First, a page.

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Why Relationships Matter in Financial Planning

Why Relationships Matter in Financial Planning

| April 03, 2017

Sitting at my desk, I stare at my monitors, weary as a busy day comes to an end. The phone rings, and I debate whether to pick up the call. I do, and on the other line I hear, “Hi Peter, its Bertha.”

Bertha is one of my longest clients. A widow in her seventies, and now finding herself battling cancer, I have come to know her as a woman of great strength and resilience. She invites me to her home once a month for coffee and a baked good that is, without fail, always delicious and made with care. We chat for a while, and she asks if I can stop in sometime during the week. I agree, we pick a day and time.

Sometimes she just wants to know what is going on in my life. She asks me about my kids, what sport they are playing, how they are doing in school. I enjoy my visits with her.

“Each day is a gift,” she reminds me every time we meet. Bertha has three children; however, her youngest son passed away and left behind a son. “No parent should outlive their child.” She repeated these two statements almost every time we saw each other. She knew the pain and aching heart of losing a child, yet knew the importance of being grateful.

As the years went by we talked extensively about dividing her assets among her children when she died. During our chats, I would always ask her about her grandson. Since her son had died, it would make sense to leave something to him, but she struggled with this. Not because she didn’t want him to have the money, but she questioned whether he would be mature enough to handle it. He was only 20 years old. As her advisor, I suggested she consider it, but of course, it was up to her.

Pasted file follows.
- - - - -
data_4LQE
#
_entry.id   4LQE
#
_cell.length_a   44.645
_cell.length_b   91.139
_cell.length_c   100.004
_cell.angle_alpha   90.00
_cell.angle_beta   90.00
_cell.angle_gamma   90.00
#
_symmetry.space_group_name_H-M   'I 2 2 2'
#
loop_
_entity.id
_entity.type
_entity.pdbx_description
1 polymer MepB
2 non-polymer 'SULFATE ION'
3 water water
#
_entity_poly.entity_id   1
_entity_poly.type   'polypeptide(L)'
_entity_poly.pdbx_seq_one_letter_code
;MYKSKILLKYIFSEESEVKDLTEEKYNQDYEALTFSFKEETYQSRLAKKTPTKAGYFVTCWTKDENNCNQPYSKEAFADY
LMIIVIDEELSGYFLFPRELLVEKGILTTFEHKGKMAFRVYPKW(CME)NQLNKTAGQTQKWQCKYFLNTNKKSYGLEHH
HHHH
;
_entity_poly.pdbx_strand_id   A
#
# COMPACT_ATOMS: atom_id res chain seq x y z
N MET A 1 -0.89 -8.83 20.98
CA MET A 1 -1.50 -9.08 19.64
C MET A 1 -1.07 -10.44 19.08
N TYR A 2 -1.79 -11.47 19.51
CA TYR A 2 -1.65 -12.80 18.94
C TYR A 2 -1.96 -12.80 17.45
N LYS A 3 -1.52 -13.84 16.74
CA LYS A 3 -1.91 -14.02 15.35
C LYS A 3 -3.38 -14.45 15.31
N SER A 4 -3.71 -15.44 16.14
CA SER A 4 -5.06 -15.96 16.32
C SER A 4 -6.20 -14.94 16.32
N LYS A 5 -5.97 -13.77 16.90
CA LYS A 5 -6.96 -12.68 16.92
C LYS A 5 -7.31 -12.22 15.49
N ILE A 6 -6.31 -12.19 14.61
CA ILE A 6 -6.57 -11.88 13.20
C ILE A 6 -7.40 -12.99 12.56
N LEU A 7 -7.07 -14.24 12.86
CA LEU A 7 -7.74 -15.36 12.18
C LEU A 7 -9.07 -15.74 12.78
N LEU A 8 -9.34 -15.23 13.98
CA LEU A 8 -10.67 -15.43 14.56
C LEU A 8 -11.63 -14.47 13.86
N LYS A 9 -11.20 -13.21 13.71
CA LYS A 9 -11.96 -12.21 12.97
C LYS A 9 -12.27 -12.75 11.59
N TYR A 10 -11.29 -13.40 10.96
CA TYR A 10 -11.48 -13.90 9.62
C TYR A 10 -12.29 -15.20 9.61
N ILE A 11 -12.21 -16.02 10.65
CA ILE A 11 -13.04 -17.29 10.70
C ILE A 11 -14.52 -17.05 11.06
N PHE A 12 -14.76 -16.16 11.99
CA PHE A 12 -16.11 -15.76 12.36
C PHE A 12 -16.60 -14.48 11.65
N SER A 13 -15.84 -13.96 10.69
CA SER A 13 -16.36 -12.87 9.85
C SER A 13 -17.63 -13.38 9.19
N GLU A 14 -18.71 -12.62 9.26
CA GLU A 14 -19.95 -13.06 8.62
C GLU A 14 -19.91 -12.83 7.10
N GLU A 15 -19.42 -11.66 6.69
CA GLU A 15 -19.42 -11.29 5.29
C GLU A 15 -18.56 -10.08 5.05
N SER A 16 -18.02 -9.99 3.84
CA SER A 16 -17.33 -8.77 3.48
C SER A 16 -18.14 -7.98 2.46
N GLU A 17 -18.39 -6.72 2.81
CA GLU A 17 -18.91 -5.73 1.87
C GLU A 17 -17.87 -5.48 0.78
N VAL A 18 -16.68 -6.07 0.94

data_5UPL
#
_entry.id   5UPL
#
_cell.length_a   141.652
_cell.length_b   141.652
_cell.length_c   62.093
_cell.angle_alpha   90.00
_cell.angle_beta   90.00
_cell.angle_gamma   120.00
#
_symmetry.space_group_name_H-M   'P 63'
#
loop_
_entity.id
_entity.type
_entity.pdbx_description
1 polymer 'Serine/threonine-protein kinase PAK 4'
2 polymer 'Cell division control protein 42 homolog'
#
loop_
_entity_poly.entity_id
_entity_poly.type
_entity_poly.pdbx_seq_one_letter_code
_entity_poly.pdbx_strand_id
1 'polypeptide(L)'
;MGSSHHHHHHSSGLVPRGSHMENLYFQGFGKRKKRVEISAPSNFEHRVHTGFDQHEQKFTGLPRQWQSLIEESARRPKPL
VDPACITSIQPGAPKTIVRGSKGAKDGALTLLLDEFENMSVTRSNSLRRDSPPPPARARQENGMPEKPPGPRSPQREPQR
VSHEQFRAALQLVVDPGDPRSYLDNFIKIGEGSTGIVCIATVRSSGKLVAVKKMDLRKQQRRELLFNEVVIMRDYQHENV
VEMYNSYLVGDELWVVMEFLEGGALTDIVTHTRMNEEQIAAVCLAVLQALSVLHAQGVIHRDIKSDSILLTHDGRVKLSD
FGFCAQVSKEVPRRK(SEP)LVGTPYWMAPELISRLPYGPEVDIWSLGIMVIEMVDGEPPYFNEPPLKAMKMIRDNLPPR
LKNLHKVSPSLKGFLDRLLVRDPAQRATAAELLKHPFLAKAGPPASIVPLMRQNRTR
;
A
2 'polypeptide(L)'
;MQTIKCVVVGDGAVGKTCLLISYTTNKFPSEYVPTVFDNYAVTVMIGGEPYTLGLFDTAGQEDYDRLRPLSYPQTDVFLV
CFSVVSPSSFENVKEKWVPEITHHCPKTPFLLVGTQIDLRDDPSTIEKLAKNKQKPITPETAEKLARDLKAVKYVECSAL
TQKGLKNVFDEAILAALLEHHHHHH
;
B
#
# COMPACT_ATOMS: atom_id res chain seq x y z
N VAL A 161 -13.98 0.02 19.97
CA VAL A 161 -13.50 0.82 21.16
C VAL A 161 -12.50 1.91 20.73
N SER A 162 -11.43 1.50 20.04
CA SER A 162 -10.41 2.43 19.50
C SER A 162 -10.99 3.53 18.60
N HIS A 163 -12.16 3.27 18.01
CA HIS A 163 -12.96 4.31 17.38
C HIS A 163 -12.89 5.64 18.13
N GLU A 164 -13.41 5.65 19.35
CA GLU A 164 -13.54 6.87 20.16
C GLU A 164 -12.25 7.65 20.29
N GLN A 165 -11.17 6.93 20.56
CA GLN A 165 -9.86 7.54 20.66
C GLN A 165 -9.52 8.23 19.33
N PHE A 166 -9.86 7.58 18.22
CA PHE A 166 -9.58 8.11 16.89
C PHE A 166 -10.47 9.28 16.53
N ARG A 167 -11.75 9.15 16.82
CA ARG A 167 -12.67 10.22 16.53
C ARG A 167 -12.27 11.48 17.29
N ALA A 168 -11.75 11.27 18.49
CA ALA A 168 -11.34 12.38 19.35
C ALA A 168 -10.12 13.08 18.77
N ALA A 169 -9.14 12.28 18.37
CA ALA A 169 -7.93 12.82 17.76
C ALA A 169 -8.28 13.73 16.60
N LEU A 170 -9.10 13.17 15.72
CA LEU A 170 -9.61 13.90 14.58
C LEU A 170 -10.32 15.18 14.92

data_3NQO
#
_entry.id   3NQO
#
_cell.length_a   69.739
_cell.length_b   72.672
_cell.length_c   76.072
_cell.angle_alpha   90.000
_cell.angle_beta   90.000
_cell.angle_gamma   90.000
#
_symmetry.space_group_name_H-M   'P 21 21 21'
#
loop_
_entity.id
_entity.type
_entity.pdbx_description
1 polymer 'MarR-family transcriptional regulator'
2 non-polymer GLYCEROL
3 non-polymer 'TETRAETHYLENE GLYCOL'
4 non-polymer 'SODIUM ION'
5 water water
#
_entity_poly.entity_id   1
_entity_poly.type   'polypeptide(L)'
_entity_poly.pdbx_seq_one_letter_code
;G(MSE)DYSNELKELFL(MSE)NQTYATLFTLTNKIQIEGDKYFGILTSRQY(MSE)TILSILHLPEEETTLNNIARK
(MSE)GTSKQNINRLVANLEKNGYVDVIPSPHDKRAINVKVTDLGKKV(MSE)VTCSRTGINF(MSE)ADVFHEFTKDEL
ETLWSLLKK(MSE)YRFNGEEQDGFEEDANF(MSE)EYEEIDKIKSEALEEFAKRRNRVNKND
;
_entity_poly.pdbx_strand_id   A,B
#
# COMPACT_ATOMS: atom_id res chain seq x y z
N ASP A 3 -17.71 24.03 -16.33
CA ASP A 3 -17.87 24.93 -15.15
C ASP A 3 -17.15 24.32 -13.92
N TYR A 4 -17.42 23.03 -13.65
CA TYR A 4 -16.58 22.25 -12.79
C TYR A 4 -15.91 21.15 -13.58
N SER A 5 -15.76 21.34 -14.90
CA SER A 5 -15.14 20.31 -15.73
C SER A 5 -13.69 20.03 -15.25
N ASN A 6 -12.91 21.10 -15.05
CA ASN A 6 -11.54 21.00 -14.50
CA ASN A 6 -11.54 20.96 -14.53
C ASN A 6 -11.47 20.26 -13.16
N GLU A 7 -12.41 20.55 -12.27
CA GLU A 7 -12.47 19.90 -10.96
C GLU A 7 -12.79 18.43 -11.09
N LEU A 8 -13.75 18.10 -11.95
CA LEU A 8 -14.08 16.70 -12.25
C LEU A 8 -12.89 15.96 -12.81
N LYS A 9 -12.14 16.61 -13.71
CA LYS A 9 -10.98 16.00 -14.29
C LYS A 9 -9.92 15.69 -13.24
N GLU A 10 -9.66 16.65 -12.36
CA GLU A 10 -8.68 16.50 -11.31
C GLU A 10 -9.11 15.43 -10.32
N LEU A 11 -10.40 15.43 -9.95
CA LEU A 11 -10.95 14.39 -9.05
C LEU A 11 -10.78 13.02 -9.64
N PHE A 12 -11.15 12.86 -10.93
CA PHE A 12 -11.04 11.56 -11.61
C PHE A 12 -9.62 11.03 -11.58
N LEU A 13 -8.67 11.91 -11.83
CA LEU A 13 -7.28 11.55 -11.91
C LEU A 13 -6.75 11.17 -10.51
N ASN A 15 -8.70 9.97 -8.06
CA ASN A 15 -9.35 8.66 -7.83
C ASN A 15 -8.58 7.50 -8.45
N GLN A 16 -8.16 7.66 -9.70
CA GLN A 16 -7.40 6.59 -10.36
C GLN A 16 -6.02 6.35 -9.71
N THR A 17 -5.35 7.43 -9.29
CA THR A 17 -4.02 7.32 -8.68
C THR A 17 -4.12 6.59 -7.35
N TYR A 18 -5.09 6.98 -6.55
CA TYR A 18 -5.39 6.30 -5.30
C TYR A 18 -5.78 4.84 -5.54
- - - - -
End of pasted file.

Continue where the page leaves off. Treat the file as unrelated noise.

Not long ago, I received the call I dreaded. Bertha had passed away. I went to the funeral and offered my condolences to her family. Hardly no time had passed before I received a phone call from her grandson. He wanted his money. I started the process and in a couple of weeks he had the money in hand. As was Bertha’s fear, he spent most of it on a few big items and in a flash, most of it was gone. I called her grandson and I explained that he did exactly what his grandmother feared, that she and I spoke many times about him receiving money - in fact, I was the one that pushed for it. Now, I felt guilty for that. He listened, gave me time to talk. There was a pause, then he alluded that he had some money left and maybe we should talk about investing it. I smiled on the other end of the phone. Just as I used to do with Bertha, we set up a day and time.

I met with her grandson, and I could feel her in his presence as we worked to get his remaining inheritance back on the right track. There are many days I think about Bertha and the lessons she taught me. As I continue to help her grandson, my relationship with Bertha continues through another generation and I know she would be very proud of the man he has become.

Peter Livingston may be reached in Mooresville at

 Securities and advisory services offered through LPL Financial